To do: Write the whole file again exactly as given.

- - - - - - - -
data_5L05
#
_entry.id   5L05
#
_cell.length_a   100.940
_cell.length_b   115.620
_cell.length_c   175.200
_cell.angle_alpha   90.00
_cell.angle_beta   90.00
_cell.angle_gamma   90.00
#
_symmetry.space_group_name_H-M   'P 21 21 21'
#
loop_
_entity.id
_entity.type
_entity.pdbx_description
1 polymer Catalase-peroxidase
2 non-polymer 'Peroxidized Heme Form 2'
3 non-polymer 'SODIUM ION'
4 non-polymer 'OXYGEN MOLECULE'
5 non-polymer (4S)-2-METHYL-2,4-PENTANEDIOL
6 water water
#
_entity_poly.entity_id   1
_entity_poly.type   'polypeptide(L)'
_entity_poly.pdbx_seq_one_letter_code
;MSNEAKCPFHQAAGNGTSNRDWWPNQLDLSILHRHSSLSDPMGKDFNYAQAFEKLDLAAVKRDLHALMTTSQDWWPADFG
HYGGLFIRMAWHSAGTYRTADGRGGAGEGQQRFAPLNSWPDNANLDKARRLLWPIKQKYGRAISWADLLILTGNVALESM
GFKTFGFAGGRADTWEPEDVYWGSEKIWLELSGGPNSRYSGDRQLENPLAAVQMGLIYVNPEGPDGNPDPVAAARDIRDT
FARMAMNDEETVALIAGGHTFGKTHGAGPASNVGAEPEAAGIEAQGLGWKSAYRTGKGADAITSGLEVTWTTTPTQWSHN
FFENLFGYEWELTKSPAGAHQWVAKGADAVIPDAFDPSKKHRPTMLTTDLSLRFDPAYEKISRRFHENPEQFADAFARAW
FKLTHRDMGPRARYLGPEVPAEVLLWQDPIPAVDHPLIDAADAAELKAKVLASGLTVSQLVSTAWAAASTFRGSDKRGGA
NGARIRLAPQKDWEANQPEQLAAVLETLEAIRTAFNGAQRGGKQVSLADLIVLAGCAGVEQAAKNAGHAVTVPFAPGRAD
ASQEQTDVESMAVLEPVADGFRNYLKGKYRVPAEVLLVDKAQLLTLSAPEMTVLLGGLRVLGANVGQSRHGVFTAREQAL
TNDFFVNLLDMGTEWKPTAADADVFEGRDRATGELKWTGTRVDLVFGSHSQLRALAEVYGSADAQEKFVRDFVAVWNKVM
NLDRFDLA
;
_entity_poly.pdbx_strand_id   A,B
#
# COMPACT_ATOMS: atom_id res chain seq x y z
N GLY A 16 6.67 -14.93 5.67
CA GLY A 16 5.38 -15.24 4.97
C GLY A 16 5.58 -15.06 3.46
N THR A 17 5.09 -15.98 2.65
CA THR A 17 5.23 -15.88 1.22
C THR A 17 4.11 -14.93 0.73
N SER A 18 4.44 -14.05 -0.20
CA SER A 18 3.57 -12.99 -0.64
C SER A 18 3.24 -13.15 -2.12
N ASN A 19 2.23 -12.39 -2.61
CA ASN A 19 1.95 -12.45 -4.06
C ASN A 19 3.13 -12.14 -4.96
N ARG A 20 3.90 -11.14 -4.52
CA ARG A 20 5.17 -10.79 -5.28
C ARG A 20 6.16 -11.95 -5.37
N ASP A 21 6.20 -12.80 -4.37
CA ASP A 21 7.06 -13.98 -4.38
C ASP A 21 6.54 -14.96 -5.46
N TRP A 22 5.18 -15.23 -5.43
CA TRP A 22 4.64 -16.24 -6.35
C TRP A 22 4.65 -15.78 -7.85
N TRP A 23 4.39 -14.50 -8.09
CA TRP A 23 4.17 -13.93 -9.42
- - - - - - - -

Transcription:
data_5L05
#
_entry.id   5L05
#
_cell.length_a   100.940
_cell.length_b   115.620
_cell.length_c   175.200
_cell.angle_alpha   90.00
_cell.angle_beta   90.00
_cell.angle_gamma   90.00
#
_symmetry.space_group_name_H-M   'P 21 21 21'
#
loop_
_entity.id
_entity.type
_entity.pdbx_description
1 polymer Catalase-peroxidase
2 non-polymer 'Peroxidized Heme Form 2'
3 non-polymer 'SODIUM ION'
4 non-polymer 'OXYGEN MOLECULE'
5 non-polymer (4S)-2-METHYL-2,4-PENTANEDIOL
6 water water
#
_entity_poly.entity_id   1
_entity_poly.type   'polypeptide(L)'
_entity_poly.pdbx_seq_one_letter_code
;MSNEAKCPFHQAAGNGTSNRDWWPNQLDLSILHRHSSLSDPMGKDFNYAQAFEKLDLAAVKRDLHALMTTSQDWWPADFG
HYGGLFIRMAWHSAGTYRTADGRGGAGEGQQRFAPLNSWPDNANLDKARRLLWPIKQKYGRAISWADLLILTGNVALESM
GFKTFGFAGGRADTWEPEDVYWGSEKIWLELSGGPNSRYSGDRQLENPLAAVQMGLIYVNPEGPDGNPDPVAAARDIRDT
FARMAMNDEETVALIAGGHTFGKTHGAGPASNVGAEPEAAGIEAQGLGWKSAYRTGKGADAITSGLEVTWTTTPTQWSHN
FFENLFGYEWELTKSPAGAHQWVAKGADAVIPDAFDPSKKHRPTMLTTDLSLRFDPAYEKISRRFHENPEQFADAFARAW
FKLTHRDMGPRARYLGPEVPAEVLLWQDPIPAVDHPLIDAADAAELKAKVLASGLTVSQLVSTAWAAASTFRGSDKRGGA
NGARIRLAPQKDWEANQPEQLAAVLETLEAIRTAFNGAQRGGKQVSLADLIVLAGCAGVEQAAKNAGHAVTVPFAPGRAD
ASQEQTDVESMAVLEPVADGFRNYLKGKYRVPAEVLLVDKAQLLTLSAPEMTVLLGGLRVLGANVGQSRHGVFTAREQAL
TNDFFVNLLDMGTEWKPTAADADVFEGRDRATGELKWTGTRVDLVFGSHSQLRALAEVYGSADAQEKFVRDFVAVWNKVM
NLDRFDLA
;
_entity_poly.pdbx_strand_id   A,B
#
# COMPACT_ATOMS: atom_id res chain seq x y z
N GLY A 16 6.67 -14.93 5.67
CA GLY A 16 5.38 -15.24 4.97
C GLY A 16 5.58 -15.06 3.46
N THR A 17 5.09 -15.98 2.65
CA THR A 17 5.23 -15.88 1.22
C THR A 17 4.11 -14.93 0.73
N SER A 18 4.44 -14.05 -0.20
CA SER A 18 3.57 -12.99 -0.64
C SER A 18 3.24 -13.15 -2.12
N ASN A 19 2.23 -12.39 -2.61
CA ASN A 19 1.95 -12.45 -4.06
C ASN A 19 3.13 -12.14 -4.96
N ARG A 20 3.90 -11.14 -4.52
CA ARG A 20 5.17 -10.79 -5.28
C ARG A 20 6.16 -11.95 -5.37
N ASP A 21 6.20 -12.80 -4.37
CA ASP A 21 7.06 -13.98 -4.38
C ASP A 21 6.54 -14.96 -5.46
N TRP A 22 5.18 -15.23 -5.43
CA TRP A 22 4.64 -16.24 -6.35
C TRP A 22 4.65 -15.78 -7.85
N TRP A 23 4.39 -14.50 -8.09
CA TRP A 23 4.17 -13.93 -9.42